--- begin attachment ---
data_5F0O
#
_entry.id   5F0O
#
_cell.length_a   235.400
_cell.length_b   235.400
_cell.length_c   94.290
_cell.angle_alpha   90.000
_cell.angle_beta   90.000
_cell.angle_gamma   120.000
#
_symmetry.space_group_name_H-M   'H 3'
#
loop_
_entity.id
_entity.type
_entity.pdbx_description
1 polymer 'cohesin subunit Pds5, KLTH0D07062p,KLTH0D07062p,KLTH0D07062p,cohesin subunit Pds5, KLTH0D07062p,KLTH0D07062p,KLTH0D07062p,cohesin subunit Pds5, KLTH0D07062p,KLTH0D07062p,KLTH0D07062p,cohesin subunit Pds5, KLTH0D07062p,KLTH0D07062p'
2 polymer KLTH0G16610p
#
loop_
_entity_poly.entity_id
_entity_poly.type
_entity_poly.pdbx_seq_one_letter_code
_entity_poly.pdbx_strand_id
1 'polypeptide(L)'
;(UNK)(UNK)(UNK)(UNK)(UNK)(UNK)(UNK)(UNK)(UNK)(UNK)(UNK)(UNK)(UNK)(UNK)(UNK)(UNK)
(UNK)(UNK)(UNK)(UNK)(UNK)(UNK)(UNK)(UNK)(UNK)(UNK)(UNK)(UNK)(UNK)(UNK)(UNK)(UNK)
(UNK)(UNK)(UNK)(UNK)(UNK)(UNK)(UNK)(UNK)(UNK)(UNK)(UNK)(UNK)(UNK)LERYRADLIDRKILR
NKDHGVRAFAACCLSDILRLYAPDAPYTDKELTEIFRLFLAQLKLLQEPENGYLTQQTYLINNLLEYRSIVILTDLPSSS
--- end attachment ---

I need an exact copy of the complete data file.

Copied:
data_5F0O
#
_entry.id   5F0O
#
_cell.length_a   235.400
_cell.length_b   235.400
_cell.length_c   94.290
_cell.angle_alpha   90.000
_cell.angle_beta   90.000
_cell.angle_gamma   120.000
#
_symmetry.space_group_name_H-M   'H 3'
#
loop_
_entity.id
_entity.type
_entity.pdbx_description
1 polymer 'cohesin subunit Pds5, KLTH0D07062p,KLTH0D07062p,KLTH0D07062p,cohesin subunit Pds5, KLTH0D07062p,KLTH0D07062p,KLTH0D07062p,cohesin subunit Pds5, KLTH0D07062p,KLTH0D07062p,KLTH0D07062p,cohesin subunit Pds5, KLTH0D07062p,KLTH0D07062p'
2 polymer KLTH0G16610p
#
loop_
_entity_poly.entity_id
_entity_poly.type
_entity_poly.pdbx_seq_one_letter_code
_entity_poly.pdbx_strand_id
1 'polypeptide(L)'
;(UNK)(UNK)(UNK)(UNK)(UNK)(UNK)(UNK)(UNK)(UNK)(UNK)(UNK)(UNK)(UNK)(UNK)(UNK)(UNK)
(UNK)(UNK)(UNK)(UNK)(UNK)(UNK)(UNK)(UNK)(UNK)(UNK)(UNK)(UNK)(UNK)(UNK)(UNK)(UNK)
(UNK)(UNK)(UNK)(UNK)(UNK)(UNK)(UNK)(UNK)(UNK)(UNK)(UNK)(UNK)(UNK)LERYRADLIDRKILR
NKDHGVRAFAACCLSDILRLYAPDAPYTDKELTEIFRLFLAQLKLLQEPENGYLTQQTYLINNLLEYRSIVILTDLPSSS